How to Choose an Alternative Garage Heater
Choosing an alternative garage heater can be a great way to gain exposure to green heating methods, especially if you’ve never used any of the more common ones. Once you successfully install and use an alternative garage heater, you may decide to rethink the heating system for your home as well.
Alternative heat doesn’t have to be expensive or complicated. Choices for alternative garage heaters include Trombe walls, wood stoves, pellet stoves and used oil furnaces or boilers to name just a few, but many common sense options like insulation, weather-stripping and passive solar will help maximize the warming effects of whatever alternative garage heater you choose.
Trombe walls are a form of passive solar heat first popularized in the 1960s. A Trombe wall is built to face the sun and is made from a material that can act as a thermal mass (such as stone, metal, concrete or adobe) An air space is built into the Trombe wall and glazing and vents at the top and bottom of the wall turn it into a passive solar collector. During the day, heat builds up in the thermal mass and warms the air space, and then at night the heat is released into the garage.
If you are building a garage or are up to renovating at least one wall and you have the option of a sun-facing wall, a Trombe wall may be the only alternative garage heater you need. Once installed, the heat is basically free. If you live in an area where the winters are hard and the nights are very cold, or if your garage is situated such that a sun-facing wall is not a good option, you may want to install a small wood or pellet stove.
nexpensive wood stoves are easy to find but using a wood stove as an alternative garage heater requires a willingness to meet all the safety standards for installation. Most wood stoves need a separate chimney and building codes dictate specifics of how much clearance is required and what kinds of materials can be used for a hearth.
Keep in mind that, if you choose a wood stove as an alternative garage heater, you will have to regularly clean the chimney. Wood stoves create a by-product called ‘creosote’ which builds up over time in the chimney and can ignite if not regularly removed, causing a nasty garage fire.
Also, although it may seem obvious, many people forget to consider where they will get the wood to burn in the stove. Not all wood burns well or cleanly, and all of it has to be chopped. If you have to pay for wood, or if you don’t like to chop wood, a wood stove might not be your best option for an alternative garage heater.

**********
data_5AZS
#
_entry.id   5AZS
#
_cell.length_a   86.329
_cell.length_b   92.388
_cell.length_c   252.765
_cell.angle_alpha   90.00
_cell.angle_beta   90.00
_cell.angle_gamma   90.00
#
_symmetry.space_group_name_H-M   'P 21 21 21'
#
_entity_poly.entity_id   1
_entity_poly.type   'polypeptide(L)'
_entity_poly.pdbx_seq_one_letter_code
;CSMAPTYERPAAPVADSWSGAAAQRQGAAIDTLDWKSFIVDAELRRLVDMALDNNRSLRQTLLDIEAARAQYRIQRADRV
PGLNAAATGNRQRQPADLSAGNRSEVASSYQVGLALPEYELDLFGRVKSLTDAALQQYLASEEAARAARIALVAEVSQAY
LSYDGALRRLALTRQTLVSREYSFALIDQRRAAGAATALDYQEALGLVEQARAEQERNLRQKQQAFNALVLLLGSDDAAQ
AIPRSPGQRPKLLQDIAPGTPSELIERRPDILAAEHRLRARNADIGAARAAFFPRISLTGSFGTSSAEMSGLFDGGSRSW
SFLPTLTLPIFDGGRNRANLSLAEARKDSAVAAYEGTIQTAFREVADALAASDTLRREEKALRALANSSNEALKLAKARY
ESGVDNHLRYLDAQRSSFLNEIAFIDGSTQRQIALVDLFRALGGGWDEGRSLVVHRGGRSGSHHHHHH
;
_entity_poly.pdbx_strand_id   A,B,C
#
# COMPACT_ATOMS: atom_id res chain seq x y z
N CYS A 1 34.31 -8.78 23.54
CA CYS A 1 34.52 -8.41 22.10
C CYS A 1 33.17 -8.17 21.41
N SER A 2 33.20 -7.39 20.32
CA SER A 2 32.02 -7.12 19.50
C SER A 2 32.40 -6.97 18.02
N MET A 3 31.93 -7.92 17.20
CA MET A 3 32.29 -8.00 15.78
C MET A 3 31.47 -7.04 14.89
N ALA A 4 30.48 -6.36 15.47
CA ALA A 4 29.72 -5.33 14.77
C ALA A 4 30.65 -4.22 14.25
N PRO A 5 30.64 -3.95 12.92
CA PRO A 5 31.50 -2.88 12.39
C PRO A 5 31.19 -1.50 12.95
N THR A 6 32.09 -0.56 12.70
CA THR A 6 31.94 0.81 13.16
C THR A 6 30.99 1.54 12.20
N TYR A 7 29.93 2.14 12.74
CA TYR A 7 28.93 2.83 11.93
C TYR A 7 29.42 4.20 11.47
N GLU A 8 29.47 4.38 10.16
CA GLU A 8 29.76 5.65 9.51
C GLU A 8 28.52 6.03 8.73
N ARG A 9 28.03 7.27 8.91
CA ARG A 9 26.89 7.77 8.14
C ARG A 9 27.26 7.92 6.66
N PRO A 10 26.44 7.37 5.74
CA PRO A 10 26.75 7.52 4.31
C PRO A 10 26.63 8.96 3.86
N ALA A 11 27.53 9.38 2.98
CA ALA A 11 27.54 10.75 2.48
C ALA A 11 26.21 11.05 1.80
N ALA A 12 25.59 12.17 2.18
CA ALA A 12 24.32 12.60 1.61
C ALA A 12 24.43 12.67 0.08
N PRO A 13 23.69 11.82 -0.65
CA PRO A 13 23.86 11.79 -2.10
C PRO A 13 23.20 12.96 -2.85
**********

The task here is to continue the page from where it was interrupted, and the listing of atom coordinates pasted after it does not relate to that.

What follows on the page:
Pellet stoves burn compressed waste wood (sawdust pellets) saw grass pellets, corn, or fruit pits, and are a good choice for an alternative garage heater if you don’t want to mess around with chopping wood or cleaning a chimney. Pellet stoves burn so cleanly they can be vented directly outside and do not require a separate chimney. Creosote is not an issue with a pellet stove and the pellets come pre-packaged in 40-lb bags available at any big box building supply store.
If you choose a pellet stove as your alternative garage heater, keep in mind that some will burn only compressed wood or saw grass pellets, while others are called ‘multi-fuel stoves and will take dried corn or fruit pits too.
Many people successfully mix fruit pits with pellets for a longer burn, and if you have a source for free fruit pits you are ahead of the game. Local canneries may have them, although more and more people are using pellet stoves, so the days of free fuel may be ending. Still, bagged pellets are cheap, easy to find and will keep a stove going for 24-36 hours per bag, depending on the size and type of pellet stove you purchase.
Finally, you may be able to pick up a used oil burner to use as an alternative garage heater. Watch the ads in your local newspaper and also online resources like E-bay and Craigslist for the right unit. If you do find a used oil burner, you may be able to fuel it in part with biodiesel, a non-petroleum based fuel made of waste cooking oil and vegetable by-products.
Whatever alternative garage heater you choose, make sure you are up to local building codes with your installation and be sure to install a smoke alarm, a carbon monoxide alarm and a small fire extinguisher.